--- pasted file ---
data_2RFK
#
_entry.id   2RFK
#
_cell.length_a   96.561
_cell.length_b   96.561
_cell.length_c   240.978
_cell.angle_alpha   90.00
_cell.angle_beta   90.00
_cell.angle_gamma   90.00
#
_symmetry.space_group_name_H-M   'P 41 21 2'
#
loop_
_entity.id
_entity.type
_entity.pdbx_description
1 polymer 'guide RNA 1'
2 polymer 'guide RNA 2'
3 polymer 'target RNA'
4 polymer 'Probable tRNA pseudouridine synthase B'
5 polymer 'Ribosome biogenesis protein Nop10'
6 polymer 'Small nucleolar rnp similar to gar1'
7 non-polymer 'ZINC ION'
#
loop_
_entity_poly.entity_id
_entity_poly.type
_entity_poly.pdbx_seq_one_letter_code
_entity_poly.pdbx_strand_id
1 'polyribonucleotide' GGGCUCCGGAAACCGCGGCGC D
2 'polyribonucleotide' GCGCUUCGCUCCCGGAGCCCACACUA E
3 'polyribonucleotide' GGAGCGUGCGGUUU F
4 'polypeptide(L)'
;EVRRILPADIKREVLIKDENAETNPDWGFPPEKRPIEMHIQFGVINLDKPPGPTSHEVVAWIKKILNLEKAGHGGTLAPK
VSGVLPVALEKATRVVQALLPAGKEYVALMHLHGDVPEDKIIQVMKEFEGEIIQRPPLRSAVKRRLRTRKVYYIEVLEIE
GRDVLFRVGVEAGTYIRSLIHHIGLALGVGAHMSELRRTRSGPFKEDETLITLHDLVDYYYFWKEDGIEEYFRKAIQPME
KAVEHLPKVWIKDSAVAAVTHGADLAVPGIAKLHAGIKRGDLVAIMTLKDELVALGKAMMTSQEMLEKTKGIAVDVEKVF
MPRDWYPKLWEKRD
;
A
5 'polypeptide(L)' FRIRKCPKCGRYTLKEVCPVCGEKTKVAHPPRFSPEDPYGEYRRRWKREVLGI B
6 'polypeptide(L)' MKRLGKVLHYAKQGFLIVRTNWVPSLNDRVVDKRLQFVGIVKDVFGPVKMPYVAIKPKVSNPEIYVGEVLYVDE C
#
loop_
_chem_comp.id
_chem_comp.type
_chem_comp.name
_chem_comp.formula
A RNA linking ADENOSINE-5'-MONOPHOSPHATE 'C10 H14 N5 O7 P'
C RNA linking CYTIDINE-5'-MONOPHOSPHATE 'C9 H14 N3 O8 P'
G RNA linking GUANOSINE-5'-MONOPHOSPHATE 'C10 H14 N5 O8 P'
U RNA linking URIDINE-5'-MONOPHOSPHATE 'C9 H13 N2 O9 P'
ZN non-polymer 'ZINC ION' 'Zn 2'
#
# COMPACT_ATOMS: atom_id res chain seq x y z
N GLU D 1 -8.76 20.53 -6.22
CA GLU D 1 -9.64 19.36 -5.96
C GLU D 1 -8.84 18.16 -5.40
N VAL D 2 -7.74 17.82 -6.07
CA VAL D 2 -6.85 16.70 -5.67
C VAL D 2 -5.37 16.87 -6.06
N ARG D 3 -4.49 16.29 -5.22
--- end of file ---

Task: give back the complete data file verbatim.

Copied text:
data_2RFK
#
_entry.id   2RFK
#
_cell.length_a   96.561
_cell.length_b   96.561
_cell.length_c   240.978
_cell.angle_alpha   90.00
_cell.angle_beta   90.00
_cell.angle_gamma   90.00
#
_symmetry.space_group_name_H-M   'P 41 21 2'
#
loop_
_entity.id
_entity.type
_entity.pdbx_description
1 polymer 'guide RNA 1'
2 polymer 'guide RNA 2'
3 polymer 'target RNA'
4 polymer 'Probable tRNA pseudouridine synthase B'
5 polymer 'Ribosome biogenesis protein Nop10'
6 polymer 'Small nucleolar rnp similar to gar1'
7 non-polymer 'ZINC ION'
#
loop_
_entity_poly.entity_id
_entity_poly.type
_entity_poly.pdbx_seq_one_letter_code
_entity_poly.pdbx_strand_id
1 'polyribonucleotide' GGGCUCCGGAAACCGCGGCGC D
2 'polyribonucleotide' GCGCUUCGCUCCCGGAGCCCACACUA E
3 'polyribonucleotide' GGAGCGUGCGGUUU F
4 'polypeptide(L)'
;EVRRILPADIKREVLIKDENAETNPDWGFPPEKRPIEMHIQFGVINLDKPPGPTSHEVVAWIKKILNLEKAGHGGTLAPK
VSGVLPVALEKATRVVQALLPAGKEYVALMHLHGDVPEDKIIQVMKEFEGEIIQRPPLRSAVKRRLRTRKVYYIEVLEIE
GRDVLFRVGVEAGTYIRSLIHHIGLALGVGAHMSELRRTRSGPFKEDETLITLHDLVDYYYFWKEDGIEEYFRKAIQPME
KAVEHLPKVWIKDSAVAAVTHGADLAVPGIAKLHAGIKRGDLVAIMTLKDELVALGKAMMTSQEMLEKTKGIAVDVEKVF
MPRDWYPKLWEKRD
;
A
5 'polypeptide(L)' FRIRKCPKCGRYTLKEVCPVCGEKTKVAHPPRFSPEDPYGEYRRRWKREVLGI B
6 'polypeptide(L)' MKRLGKVLHYAKQGFLIVRTNWVPSLNDRVVDKRLQFVGIVKDVFGPVKMPYVAIKPKVSNPEIYVGEVLYVDE C
#
loop_
_chem_comp.id
_chem_comp.type
_chem_comp.name
_chem_comp.formula
A RNA linking ADENOSINE-5'-MONOPHOSPHATE 'C10 H14 N5 O7 P'
C RNA linking CYTIDINE-5'-MONOPHOSPHATE 'C9 H14 N3 O8 P'
G RNA linking GUANOSINE-5'-MONOPHOSPHATE 'C10 H14 N5 O8 P'
U RNA linking URIDINE-5'-MONOPHOSPHATE 'C9 H13 N2 O9 P'
ZN non-polymer 'ZINC ION' 'Zn 2'
#
# COMPACT_ATOMS: atom_id res chain seq x y z
N GLU D 1 -8.76 20.53 -6.22
CA GLU D 1 -9.64 19.36 -5.96
C GLU D 1 -8.84 18.16 -5.40
N VAL D 2 -7.74 17.82 -6.07
CA VAL D 2 -6.85 16.70 -5.67
C VAL D 2 -5.37 16.87 -6.06
N ARG D 3 -4.49 16.29 -5.22